2 March 2004 IBM will today announce an aggressive $1 billion push to win over thousands of software developers worldwide, many of them currently loyal to Microsoft.
CEO Sam Palmisano plans to lure them with co-marketing deals, free software, low-cost software tools and access to large customer accounts — if they agree to develop their applications to run on IBM platforms.
Recruiting software developers that use Microsoft technology is a key part of the strategy, according to reports, taking advantage of increasing unease among some that Microsoft has become too powerful.
“We want to establish deep relationships with thousands of software developers and we want them to be tightly connected to our technology,” head of IBM Software Group Steve Mills told the Financial Times.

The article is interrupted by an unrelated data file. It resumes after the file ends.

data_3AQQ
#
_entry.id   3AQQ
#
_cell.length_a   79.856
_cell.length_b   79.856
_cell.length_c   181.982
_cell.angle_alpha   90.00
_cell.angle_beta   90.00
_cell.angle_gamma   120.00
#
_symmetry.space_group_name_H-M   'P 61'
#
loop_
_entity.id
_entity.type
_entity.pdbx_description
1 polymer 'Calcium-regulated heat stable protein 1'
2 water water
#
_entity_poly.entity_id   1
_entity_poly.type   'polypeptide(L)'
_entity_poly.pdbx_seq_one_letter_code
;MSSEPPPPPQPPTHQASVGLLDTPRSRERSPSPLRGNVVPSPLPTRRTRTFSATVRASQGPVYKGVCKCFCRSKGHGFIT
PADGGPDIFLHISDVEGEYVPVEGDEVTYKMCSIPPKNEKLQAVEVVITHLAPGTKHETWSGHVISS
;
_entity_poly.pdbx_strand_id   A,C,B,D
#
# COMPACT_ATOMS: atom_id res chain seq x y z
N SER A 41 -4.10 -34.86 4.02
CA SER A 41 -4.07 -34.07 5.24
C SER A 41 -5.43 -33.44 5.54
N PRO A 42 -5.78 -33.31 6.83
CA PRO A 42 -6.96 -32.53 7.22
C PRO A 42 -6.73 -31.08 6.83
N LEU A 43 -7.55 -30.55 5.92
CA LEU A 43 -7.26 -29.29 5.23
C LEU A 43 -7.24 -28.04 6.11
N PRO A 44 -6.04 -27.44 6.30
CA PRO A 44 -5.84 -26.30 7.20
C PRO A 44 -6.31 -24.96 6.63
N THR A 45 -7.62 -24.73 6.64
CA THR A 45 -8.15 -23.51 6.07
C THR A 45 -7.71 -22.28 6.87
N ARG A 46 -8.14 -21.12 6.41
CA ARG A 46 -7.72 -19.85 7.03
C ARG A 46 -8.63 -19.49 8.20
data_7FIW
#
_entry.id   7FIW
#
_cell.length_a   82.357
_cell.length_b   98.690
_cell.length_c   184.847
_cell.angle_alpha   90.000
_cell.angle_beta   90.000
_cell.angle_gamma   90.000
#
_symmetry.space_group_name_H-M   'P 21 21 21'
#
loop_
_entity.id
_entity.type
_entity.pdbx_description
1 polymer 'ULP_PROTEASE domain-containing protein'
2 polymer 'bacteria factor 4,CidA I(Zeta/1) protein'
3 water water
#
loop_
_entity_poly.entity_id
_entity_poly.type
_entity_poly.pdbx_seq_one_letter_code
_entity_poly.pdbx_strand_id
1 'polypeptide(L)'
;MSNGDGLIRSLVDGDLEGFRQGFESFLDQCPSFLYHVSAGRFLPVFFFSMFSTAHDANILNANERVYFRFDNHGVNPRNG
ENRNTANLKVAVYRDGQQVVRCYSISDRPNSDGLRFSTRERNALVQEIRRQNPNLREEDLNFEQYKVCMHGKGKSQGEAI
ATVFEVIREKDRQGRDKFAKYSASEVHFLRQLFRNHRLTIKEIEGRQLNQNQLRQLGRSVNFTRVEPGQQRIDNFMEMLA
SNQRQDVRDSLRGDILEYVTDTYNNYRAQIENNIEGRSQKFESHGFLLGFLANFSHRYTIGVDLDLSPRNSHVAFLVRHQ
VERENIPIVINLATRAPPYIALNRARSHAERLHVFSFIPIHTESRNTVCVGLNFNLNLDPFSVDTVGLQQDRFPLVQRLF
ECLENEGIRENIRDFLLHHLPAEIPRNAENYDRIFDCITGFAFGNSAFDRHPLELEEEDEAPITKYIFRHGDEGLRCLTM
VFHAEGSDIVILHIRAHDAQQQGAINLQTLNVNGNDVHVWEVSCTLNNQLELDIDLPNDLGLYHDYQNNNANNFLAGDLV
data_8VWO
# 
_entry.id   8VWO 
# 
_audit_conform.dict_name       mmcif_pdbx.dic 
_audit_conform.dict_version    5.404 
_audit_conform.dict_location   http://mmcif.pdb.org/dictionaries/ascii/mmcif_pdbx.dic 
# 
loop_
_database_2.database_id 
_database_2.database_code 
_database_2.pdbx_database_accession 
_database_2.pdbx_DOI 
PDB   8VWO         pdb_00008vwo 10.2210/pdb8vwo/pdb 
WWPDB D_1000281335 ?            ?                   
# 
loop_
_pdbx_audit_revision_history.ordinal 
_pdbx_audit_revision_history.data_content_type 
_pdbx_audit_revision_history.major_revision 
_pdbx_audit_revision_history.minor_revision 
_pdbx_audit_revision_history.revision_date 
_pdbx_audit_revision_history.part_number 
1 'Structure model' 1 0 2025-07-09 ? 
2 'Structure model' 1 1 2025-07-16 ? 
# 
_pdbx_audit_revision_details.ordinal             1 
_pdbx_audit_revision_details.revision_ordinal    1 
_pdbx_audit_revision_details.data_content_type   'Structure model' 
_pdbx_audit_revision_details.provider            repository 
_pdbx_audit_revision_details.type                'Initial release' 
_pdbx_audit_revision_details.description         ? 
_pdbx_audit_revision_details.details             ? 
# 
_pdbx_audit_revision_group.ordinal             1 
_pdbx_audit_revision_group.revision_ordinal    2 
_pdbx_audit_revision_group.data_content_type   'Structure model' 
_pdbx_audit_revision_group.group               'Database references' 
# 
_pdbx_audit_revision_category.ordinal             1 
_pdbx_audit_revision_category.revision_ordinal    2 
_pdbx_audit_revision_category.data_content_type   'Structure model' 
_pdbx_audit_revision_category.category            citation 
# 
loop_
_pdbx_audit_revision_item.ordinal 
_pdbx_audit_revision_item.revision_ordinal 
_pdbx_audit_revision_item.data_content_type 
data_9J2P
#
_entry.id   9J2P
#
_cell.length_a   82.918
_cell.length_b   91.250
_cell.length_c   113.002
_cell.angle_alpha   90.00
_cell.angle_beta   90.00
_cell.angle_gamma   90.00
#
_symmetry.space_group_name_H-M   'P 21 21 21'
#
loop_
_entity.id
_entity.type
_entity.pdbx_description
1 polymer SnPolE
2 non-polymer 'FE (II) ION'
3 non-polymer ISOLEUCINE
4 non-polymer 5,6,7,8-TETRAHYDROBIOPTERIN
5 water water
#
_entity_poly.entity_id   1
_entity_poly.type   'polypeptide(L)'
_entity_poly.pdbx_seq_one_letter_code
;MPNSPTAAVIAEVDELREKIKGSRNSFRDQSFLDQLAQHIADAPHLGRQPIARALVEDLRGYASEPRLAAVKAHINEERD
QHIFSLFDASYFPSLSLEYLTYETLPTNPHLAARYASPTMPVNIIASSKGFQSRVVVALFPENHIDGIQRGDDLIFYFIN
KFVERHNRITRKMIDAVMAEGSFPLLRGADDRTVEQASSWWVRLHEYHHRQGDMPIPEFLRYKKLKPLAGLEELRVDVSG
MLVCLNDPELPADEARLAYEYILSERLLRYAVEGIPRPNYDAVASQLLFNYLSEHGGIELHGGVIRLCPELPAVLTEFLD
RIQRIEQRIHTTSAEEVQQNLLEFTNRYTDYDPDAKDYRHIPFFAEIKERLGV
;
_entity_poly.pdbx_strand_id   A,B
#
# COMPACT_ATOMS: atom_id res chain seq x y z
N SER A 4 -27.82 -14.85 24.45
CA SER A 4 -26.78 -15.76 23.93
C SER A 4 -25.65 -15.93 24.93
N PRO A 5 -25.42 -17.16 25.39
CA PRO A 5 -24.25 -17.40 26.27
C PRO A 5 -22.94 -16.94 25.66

IBM quit the enterprise applications market in 1999. As a result it can offer developers a platform in which it will not also compete against them, unlike Microsoft, which plans to build a $10 billion enterprise applications business by 2008, developed on its own software and tool stack.
By forging close links with major enterprise applications suppliers such as PeopleSoft, Siebel and SAP has helped to uphold IBM revenues through the IT spending downturn. The company wants to extend this across vertical markets where there are thousands of smaller software developers.
Small developers are crucial to Palmisano’s strategy to drive into the small and medium-sized business (SMB) sector. But Microsoft has a tight hold on this market, which will be difficult for IBM to break, warn analysts.